This thesis examines the architectural and cultural landscape of tuberculosis in Albuquerque during the first decades of the twentieth century. Inspired by a general belief in the healing powers of high-altitude desert air and sunshine, Albuquerque fashioned itself into a popular health resort for consumptives. In 'Well Built in Albuquerque: The Architecture of the Healthseeker Era, 1900-1940,' I argue that the disease inspired a new and distinctive health landscape in the city that included sanatoriums, boarding houses, and rustic campsites. The architecture, design, and spatial patterning of this landscape reflected prevailing medical and social ideologies concerning both the disease and its cure. Chief among them were a fanatical confidence in the curative properties of climate, a growing national concern with contagion, health discrimination based on social class and stage of disease, and a later dedication to medical science over nature. This study adds to the small body of existing literature on the architecture and landscape of American sanatoriums, and contributes new insights to the historical record of New Mexico and Albuquerque.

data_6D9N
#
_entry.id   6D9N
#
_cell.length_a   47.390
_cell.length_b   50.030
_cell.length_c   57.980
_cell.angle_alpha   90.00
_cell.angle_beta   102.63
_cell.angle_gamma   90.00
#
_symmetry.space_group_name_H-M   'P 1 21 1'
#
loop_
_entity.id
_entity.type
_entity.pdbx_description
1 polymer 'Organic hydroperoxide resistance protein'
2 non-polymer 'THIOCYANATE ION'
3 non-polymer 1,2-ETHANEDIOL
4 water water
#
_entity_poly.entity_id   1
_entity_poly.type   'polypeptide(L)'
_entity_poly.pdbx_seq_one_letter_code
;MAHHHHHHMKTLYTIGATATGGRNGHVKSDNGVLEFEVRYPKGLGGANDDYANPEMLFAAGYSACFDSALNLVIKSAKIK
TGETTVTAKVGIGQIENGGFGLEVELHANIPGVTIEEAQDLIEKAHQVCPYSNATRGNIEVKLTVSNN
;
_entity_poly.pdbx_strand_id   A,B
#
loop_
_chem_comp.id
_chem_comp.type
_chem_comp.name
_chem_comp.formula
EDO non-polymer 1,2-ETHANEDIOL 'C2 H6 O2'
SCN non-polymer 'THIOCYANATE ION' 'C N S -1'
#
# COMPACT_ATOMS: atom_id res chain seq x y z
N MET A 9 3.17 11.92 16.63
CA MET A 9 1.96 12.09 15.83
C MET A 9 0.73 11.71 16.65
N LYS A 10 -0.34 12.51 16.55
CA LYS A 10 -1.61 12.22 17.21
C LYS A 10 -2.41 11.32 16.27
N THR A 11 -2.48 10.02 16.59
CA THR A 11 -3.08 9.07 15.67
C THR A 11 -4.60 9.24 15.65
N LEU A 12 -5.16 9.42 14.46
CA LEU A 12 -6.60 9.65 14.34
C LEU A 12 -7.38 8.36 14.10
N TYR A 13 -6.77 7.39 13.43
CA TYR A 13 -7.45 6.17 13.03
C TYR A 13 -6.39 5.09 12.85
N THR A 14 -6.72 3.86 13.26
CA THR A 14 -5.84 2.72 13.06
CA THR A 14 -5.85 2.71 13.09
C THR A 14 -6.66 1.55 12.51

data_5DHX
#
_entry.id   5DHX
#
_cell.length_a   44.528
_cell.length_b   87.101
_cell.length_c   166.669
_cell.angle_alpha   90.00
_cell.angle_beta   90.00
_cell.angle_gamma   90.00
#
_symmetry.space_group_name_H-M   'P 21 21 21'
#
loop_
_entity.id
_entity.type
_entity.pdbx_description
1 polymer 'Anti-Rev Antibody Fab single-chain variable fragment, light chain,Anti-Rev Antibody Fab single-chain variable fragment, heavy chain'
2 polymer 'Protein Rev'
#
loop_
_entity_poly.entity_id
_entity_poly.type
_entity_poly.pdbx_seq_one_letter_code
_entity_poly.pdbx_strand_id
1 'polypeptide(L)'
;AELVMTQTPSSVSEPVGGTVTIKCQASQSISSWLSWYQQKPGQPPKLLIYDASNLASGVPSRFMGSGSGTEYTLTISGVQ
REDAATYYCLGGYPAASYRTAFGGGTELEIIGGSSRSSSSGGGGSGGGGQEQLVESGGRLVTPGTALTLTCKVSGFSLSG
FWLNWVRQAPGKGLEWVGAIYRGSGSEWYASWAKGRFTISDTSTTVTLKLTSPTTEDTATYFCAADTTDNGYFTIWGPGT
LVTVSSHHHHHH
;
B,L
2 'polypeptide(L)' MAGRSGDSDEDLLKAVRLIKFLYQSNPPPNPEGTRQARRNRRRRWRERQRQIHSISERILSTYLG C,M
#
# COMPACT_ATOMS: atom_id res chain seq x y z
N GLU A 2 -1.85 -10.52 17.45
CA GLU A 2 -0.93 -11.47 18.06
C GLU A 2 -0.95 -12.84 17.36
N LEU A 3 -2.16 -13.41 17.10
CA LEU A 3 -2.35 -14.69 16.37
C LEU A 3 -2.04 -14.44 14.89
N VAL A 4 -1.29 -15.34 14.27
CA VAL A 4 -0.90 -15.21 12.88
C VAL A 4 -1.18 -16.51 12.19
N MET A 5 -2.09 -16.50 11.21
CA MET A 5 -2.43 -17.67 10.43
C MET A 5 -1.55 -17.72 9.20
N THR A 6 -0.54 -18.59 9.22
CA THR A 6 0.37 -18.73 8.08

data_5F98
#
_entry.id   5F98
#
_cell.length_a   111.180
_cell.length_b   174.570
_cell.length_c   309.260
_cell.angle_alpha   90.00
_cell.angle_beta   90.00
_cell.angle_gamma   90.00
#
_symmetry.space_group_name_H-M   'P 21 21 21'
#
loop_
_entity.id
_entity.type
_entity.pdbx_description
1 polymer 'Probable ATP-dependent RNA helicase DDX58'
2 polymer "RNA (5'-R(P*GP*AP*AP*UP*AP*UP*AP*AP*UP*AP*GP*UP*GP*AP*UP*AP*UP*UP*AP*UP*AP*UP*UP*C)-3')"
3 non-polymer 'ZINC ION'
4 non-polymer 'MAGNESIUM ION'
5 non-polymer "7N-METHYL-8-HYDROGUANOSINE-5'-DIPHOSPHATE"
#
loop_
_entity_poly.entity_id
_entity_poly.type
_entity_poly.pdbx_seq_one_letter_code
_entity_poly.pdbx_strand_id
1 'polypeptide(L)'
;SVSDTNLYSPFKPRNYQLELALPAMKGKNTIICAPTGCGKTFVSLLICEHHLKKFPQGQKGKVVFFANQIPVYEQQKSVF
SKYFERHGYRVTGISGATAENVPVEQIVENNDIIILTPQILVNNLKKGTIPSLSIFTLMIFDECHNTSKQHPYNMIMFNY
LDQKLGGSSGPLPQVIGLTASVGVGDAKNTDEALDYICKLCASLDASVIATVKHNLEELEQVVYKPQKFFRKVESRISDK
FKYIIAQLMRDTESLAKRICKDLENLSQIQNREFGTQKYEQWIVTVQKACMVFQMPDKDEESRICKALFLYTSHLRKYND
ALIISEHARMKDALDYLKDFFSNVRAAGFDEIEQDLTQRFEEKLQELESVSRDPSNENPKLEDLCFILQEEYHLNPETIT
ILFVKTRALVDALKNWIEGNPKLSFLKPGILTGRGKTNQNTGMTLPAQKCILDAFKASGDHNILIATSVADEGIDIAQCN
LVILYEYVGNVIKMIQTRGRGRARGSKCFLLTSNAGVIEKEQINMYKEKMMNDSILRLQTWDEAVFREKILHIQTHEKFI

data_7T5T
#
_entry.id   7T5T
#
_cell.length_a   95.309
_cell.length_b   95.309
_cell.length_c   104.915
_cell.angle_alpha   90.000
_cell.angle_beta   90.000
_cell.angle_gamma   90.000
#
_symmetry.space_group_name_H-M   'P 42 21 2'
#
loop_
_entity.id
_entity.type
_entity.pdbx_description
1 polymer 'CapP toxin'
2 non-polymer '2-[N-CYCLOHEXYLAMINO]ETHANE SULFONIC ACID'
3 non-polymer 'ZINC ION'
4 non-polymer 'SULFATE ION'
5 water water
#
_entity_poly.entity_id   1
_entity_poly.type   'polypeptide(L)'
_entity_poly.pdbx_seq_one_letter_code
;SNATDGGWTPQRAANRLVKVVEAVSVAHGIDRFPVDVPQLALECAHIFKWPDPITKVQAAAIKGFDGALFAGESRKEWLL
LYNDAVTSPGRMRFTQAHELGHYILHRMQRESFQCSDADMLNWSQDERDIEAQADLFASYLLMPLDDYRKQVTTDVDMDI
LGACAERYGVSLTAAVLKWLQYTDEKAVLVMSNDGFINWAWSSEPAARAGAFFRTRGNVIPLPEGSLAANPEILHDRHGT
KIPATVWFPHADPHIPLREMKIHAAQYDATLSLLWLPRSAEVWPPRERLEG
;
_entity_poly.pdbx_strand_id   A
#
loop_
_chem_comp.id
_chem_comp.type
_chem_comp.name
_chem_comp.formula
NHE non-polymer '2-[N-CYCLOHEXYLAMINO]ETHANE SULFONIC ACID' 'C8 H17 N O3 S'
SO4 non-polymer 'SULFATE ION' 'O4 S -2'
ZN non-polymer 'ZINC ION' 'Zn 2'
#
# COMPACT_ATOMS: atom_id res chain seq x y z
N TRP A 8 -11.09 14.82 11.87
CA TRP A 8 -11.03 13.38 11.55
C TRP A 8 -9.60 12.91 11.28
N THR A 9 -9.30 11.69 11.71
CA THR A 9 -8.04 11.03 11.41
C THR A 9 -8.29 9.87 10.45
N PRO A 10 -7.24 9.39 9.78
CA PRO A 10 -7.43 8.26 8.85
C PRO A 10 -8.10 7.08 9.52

Level of Degree
First Committee Member (Chair)
Second Committee Member
Reynolds, Kristen. "Well Built in Albuquerque: The Architecture of the Healthseeker Era, 1900-1940." (2011). http://digitalrepository.unm.edu/hist_etds/67